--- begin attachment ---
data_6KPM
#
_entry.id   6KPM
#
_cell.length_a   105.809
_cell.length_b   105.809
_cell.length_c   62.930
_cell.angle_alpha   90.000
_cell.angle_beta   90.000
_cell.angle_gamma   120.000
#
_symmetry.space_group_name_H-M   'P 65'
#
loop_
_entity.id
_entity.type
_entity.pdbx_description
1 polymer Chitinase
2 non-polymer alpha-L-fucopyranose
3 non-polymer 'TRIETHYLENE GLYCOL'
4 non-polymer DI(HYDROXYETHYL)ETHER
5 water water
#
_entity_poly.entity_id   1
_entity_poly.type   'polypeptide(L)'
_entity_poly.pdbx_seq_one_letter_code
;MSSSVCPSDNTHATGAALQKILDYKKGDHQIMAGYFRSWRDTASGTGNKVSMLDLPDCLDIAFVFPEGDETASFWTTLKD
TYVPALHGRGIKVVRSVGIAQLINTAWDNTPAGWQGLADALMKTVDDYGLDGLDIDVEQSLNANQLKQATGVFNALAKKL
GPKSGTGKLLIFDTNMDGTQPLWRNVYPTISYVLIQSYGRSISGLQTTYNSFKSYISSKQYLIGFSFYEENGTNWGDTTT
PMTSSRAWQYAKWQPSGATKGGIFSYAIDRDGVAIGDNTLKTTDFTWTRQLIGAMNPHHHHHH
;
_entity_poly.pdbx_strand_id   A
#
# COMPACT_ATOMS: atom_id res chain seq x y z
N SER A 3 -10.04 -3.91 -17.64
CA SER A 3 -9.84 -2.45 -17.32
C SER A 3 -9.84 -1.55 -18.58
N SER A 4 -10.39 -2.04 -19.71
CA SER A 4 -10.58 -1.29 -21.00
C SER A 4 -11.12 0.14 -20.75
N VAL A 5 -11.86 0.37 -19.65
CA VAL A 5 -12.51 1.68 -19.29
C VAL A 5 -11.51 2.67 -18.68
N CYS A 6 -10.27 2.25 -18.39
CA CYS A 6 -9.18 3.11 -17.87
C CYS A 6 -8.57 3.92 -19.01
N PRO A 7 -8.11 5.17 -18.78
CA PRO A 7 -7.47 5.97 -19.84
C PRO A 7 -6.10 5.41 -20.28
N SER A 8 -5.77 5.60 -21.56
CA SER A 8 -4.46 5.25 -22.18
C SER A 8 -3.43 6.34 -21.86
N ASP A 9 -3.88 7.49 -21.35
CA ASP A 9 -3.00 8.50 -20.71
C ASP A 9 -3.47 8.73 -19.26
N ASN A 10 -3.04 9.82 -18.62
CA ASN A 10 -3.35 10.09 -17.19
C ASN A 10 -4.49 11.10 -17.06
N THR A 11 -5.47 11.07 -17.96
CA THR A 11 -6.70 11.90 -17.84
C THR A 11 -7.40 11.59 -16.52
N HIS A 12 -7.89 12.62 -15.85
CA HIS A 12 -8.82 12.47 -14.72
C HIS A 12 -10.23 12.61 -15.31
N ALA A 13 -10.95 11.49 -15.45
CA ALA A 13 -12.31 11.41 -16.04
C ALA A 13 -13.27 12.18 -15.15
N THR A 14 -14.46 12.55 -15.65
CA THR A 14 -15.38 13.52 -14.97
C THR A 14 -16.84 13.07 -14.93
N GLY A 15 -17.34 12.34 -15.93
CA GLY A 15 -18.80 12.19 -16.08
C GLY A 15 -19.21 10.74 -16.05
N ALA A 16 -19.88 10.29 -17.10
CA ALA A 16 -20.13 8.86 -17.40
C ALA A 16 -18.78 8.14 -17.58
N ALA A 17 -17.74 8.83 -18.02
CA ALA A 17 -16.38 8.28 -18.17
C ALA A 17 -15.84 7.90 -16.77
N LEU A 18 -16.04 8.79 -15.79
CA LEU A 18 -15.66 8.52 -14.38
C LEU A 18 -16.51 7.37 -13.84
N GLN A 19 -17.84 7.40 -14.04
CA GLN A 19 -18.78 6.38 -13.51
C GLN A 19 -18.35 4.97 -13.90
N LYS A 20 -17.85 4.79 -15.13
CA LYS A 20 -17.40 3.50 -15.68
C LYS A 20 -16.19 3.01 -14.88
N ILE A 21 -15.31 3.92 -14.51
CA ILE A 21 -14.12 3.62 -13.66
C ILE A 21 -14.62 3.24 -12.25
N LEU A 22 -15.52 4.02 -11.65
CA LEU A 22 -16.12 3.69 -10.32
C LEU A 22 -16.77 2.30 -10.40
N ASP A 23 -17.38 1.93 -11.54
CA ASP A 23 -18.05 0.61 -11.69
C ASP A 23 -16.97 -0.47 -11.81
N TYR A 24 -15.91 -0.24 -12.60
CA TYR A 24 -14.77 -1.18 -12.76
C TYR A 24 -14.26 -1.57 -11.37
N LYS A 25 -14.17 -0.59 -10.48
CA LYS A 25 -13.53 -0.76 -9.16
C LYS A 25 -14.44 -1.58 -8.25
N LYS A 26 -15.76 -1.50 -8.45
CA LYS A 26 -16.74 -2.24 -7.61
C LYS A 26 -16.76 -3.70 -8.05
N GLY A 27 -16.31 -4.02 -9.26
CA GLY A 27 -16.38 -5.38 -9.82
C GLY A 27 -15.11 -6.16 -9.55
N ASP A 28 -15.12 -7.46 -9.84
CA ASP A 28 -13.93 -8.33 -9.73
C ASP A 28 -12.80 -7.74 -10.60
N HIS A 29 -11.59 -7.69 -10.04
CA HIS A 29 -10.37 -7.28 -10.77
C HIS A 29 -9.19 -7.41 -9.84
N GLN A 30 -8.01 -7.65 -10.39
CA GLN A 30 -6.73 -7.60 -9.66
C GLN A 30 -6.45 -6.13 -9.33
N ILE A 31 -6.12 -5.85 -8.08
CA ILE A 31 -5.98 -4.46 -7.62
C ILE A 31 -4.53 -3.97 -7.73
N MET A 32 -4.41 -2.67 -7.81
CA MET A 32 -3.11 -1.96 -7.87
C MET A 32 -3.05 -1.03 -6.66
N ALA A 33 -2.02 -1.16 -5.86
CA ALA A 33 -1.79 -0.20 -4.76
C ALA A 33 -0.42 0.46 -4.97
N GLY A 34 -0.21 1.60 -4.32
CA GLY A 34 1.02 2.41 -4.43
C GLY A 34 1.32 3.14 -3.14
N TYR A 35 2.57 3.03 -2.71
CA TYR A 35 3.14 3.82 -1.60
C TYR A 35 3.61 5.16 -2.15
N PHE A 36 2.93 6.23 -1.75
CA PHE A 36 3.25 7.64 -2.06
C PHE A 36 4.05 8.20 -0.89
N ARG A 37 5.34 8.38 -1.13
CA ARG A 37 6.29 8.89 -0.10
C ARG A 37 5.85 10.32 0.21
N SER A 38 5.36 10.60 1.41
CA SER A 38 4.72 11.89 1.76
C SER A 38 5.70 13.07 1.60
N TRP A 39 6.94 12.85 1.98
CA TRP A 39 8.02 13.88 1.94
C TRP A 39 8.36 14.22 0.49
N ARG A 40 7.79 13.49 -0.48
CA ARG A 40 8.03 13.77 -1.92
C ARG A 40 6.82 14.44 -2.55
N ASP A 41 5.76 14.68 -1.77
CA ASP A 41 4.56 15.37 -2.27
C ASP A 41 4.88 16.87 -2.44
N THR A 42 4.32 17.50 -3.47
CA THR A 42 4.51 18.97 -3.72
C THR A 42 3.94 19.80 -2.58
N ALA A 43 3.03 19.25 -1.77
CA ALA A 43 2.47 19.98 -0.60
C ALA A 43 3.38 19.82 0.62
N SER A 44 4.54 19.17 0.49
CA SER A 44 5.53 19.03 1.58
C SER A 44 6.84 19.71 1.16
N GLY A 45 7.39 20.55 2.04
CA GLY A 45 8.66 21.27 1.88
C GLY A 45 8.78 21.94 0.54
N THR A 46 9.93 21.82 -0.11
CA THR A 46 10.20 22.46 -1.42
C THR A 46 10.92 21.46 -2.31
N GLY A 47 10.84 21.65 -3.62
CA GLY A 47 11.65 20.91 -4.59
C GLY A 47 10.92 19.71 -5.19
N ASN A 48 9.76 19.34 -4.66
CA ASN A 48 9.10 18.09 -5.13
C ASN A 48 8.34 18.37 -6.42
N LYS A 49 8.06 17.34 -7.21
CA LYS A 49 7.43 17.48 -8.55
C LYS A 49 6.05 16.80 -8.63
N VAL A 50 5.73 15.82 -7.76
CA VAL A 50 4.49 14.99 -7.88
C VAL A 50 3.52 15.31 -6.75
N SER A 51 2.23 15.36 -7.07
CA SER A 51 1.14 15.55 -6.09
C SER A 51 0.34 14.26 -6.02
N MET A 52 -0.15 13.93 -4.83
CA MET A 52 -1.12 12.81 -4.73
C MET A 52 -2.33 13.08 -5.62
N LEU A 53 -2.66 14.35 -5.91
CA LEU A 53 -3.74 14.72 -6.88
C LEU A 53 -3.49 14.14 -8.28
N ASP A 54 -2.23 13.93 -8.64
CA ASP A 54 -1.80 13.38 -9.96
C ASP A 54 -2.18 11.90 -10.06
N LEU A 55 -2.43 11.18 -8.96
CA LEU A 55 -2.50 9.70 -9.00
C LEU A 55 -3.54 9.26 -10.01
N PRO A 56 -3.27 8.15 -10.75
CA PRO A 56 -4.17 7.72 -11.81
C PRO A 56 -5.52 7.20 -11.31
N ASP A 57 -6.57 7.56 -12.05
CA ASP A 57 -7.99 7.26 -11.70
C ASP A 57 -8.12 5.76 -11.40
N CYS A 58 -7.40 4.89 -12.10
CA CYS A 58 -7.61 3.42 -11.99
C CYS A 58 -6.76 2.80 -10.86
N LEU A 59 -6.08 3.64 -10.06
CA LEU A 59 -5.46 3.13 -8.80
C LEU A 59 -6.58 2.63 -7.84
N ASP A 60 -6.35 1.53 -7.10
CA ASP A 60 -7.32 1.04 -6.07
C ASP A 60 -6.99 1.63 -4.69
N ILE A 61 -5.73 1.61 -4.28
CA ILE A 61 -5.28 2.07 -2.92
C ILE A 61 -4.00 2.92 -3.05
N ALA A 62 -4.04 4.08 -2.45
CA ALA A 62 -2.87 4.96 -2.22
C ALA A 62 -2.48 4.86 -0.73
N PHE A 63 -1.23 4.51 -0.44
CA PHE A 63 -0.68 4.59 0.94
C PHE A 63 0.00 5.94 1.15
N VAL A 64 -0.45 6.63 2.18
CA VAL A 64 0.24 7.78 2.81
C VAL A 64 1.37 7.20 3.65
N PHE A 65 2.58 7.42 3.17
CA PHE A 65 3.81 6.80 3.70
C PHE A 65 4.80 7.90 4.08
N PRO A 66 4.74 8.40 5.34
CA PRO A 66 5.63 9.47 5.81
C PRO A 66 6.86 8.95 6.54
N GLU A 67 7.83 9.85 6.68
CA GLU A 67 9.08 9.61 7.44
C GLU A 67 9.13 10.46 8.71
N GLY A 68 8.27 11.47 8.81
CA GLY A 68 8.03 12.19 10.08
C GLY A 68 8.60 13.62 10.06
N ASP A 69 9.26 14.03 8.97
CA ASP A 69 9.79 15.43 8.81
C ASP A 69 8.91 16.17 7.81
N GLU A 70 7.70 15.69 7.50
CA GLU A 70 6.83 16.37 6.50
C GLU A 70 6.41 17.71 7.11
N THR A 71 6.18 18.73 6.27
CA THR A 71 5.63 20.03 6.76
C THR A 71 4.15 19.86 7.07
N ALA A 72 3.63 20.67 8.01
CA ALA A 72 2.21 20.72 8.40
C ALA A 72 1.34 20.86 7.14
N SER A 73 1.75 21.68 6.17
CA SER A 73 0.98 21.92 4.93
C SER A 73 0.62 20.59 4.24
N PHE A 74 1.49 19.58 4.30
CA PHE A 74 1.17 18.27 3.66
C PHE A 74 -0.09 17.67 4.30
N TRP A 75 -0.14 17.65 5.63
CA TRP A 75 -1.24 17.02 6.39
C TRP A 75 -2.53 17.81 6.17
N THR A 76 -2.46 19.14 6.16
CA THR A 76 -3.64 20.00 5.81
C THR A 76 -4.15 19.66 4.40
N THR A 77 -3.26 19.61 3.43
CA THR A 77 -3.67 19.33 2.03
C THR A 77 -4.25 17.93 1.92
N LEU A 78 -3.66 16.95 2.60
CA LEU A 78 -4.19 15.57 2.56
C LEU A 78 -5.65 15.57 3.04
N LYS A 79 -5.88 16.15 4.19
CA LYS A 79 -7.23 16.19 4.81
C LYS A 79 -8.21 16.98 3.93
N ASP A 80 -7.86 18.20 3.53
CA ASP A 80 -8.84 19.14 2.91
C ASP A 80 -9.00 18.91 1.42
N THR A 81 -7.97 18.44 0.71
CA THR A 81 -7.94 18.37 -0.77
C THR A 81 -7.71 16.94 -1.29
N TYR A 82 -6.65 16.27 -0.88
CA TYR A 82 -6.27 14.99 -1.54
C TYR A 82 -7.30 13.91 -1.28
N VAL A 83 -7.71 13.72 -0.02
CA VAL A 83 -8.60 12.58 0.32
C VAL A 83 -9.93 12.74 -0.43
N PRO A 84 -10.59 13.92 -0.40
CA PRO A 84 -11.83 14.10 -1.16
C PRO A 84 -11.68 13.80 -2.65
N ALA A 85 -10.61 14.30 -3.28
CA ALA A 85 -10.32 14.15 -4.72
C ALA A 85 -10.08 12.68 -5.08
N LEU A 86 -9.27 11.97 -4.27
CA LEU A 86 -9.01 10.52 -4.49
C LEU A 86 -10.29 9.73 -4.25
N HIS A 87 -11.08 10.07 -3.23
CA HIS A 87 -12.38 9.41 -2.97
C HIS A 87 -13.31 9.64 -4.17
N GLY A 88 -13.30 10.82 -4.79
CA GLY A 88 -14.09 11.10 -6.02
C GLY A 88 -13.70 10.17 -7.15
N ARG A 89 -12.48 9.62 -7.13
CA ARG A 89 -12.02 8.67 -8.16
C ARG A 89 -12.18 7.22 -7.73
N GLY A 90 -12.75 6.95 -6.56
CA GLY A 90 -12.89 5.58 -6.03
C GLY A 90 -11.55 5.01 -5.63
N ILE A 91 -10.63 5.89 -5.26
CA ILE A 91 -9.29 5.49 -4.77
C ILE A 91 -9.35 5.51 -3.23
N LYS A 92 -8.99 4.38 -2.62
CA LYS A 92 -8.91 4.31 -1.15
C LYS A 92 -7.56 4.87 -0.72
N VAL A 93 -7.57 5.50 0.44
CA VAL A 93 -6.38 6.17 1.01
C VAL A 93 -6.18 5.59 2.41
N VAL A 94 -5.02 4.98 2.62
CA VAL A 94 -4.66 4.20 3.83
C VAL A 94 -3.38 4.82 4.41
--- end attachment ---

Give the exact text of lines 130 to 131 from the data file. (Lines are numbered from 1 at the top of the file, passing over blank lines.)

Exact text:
C GLY A 34 1.32 3.14 -3.14
N TYR A 35 2.57 3.03 -2.71